Blargh Blog

Saturday, November 06, 2004

Where do you stand?

Jason Kuznicki at Positive Liberty asks:
If you were alive in the 1850s, would you support a plan for gradual emancipation of the slaves? Would you argue, perhaps, that current slaves must remain as slaves, but that all children would be born free after a certain date--to be negotiated, no doubt, by the masters? Would you support compensation for slave property, or a new, limited legal protection for all slaves generally?

I think that these were supposed to be rhetorical questions, but I don't think that the answers are as obvious as Jason considers them to be. I'm curious about what positions people actually think that they'd take.

(See here for more on my position on slavery)


At November 06, 2004 9:26 PM, Blogger Jason Kuznicki said...

These are indeed rhetorical questions, but I'll tell you my position anyway:

I would certainly have demanded an immediate, unconditional abolition. Many very intelligent people did, including Emerson, Thoreau, W. L. Garrison, and Frederick Douglass. Quakers demanded it almost uniformly. This would have been a minority view at the time, and a radical one.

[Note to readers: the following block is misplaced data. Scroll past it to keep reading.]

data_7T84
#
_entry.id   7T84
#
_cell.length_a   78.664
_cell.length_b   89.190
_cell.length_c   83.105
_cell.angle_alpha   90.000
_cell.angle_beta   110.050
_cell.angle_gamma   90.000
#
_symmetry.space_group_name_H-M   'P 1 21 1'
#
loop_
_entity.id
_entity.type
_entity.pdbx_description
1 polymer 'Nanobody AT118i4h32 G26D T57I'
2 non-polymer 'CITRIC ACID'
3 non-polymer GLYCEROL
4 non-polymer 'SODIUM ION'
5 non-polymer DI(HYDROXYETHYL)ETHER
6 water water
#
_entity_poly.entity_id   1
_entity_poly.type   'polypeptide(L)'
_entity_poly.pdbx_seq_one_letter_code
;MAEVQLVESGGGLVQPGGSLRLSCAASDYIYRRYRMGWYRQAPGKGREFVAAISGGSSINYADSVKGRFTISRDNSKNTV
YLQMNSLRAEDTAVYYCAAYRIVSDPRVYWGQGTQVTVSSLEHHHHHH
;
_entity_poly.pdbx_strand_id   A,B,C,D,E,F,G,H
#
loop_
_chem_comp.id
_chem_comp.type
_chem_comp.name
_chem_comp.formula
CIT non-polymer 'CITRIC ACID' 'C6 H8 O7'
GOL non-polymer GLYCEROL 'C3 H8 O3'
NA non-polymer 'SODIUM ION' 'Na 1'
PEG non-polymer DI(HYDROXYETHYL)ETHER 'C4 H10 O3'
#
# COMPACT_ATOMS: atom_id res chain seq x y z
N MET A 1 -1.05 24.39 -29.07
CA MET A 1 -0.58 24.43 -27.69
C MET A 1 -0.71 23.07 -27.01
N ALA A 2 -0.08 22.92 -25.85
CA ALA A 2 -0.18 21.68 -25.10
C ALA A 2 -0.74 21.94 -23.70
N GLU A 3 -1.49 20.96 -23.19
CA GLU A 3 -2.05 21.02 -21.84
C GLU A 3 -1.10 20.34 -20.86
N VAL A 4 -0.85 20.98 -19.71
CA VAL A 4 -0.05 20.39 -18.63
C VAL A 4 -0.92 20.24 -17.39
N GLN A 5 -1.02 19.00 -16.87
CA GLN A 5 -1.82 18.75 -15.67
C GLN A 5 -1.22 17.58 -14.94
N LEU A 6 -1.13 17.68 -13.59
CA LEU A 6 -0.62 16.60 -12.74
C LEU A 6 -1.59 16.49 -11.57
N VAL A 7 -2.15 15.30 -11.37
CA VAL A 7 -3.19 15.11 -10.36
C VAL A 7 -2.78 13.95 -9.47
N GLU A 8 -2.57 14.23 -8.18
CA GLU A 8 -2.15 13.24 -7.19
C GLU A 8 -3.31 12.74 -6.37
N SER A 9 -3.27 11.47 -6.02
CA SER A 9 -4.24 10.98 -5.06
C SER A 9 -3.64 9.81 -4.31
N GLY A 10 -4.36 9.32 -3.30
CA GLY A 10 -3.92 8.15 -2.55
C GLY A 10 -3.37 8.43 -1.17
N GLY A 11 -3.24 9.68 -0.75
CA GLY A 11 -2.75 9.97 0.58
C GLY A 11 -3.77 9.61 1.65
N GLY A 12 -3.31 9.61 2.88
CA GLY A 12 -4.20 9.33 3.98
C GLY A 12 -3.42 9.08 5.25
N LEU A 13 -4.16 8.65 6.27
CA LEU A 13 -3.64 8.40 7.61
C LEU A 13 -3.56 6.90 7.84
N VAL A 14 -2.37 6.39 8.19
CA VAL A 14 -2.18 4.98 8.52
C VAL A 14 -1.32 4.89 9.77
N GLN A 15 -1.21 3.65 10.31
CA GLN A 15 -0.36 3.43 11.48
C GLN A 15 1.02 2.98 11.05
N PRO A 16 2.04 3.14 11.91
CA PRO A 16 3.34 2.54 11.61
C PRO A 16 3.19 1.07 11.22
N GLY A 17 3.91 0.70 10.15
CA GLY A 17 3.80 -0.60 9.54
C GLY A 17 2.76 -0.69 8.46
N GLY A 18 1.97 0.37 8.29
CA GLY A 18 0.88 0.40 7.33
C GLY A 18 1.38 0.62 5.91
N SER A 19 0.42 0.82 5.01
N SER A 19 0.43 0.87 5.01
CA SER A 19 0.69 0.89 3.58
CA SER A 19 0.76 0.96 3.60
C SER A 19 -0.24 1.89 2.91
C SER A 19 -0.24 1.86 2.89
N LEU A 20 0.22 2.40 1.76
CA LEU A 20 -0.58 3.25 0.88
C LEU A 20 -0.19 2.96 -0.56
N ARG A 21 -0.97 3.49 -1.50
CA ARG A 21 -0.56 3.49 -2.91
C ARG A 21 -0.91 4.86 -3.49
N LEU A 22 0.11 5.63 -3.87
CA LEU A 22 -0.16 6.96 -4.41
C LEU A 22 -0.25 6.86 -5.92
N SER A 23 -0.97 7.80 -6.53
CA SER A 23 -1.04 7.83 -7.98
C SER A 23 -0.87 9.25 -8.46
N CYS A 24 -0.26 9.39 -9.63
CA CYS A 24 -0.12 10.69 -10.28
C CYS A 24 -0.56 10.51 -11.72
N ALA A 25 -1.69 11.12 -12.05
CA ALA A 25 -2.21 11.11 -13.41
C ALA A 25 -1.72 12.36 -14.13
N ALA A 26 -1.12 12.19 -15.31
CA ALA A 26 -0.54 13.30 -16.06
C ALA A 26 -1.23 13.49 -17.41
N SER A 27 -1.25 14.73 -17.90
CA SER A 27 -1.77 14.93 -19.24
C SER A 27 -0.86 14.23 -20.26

Let me present an analogy: If someone stole money from a bank, you would not demand a gradual repayment. Slavery steals someone's life--why demand a gradual return of something that slips away, day by day, and can't ever be replaced?

In any event, I only asked the question because I believe that in some cases, the radical answer really is the right one. Do we live in such a time as regards the issue of gay marriage? I am inclined to say yes, but then... read the rest of my post. I know perfectly well that not everyone else agrees, and I'm thinking the issue over in the company of people with a wide variety of opinions.

Thanks for the link.


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